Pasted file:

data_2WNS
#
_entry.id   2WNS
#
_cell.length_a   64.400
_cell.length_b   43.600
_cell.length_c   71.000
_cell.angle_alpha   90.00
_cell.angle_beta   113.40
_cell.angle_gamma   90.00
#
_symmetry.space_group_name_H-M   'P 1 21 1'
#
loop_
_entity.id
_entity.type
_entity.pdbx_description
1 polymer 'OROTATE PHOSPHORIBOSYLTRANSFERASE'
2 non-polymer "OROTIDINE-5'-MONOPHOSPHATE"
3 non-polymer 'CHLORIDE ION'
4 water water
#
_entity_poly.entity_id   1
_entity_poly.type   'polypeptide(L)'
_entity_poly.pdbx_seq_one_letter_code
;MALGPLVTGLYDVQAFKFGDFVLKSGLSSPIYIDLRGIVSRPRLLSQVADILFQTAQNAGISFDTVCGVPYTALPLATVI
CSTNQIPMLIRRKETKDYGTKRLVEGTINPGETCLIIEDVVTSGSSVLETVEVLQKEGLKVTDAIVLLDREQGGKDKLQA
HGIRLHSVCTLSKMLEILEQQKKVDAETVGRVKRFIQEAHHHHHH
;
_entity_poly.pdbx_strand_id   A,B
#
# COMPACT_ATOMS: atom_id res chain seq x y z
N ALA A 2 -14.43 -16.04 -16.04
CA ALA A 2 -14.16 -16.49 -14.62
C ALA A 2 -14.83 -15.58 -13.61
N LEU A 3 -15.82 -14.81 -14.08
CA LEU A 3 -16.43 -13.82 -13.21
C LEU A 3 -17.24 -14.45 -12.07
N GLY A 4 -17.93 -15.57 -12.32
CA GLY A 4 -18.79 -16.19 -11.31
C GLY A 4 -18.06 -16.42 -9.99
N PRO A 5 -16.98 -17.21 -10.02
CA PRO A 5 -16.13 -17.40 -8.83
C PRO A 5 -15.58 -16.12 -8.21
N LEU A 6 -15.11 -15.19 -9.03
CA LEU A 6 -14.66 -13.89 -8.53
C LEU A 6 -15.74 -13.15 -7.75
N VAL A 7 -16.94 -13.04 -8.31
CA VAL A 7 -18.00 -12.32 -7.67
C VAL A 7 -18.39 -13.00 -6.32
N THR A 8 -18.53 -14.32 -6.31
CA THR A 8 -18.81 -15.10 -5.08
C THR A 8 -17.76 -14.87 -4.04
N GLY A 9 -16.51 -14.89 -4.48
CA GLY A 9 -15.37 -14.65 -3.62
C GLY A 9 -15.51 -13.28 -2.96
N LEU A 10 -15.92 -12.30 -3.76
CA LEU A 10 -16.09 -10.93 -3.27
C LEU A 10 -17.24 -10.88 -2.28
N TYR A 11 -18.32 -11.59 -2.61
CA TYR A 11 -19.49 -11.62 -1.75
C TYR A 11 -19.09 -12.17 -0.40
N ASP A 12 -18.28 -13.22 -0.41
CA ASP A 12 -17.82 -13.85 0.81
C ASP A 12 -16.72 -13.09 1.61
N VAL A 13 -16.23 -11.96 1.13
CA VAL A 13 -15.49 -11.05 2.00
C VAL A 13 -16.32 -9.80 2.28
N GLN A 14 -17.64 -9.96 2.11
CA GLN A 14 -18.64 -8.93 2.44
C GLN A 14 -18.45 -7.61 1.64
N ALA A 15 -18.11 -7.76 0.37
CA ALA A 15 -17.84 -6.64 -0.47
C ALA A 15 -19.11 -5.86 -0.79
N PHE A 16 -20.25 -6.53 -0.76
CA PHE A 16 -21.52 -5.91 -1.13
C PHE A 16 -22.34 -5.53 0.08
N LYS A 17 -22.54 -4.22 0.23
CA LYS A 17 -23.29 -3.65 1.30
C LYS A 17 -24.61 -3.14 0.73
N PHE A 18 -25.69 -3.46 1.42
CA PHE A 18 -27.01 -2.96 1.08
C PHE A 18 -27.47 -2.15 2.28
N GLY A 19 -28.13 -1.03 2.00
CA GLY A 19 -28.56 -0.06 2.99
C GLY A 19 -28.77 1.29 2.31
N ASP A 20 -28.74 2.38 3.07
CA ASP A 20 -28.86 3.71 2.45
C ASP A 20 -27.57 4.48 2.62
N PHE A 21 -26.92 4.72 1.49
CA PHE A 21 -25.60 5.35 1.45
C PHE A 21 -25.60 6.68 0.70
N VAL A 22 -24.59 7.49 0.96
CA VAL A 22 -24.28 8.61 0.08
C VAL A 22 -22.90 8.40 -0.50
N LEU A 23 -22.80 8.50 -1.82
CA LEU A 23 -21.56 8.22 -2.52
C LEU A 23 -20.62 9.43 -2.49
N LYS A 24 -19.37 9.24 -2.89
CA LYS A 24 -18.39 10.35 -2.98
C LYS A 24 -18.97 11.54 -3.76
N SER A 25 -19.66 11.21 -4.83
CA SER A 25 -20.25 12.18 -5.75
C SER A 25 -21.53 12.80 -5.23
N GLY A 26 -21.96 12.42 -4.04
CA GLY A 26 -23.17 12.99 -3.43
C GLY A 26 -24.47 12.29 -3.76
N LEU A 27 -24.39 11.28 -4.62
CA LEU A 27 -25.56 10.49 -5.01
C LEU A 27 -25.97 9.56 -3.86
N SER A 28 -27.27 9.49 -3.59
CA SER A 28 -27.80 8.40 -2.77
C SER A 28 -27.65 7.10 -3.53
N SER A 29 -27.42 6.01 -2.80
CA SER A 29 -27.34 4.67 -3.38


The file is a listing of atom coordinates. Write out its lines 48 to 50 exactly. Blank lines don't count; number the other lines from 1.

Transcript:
N VAL A 7 -16.94 -13.04 -8.31
CA VAL A 7 -18.00 -12.32 -7.67
C VAL A 7 -18.39 -13.00 -6.32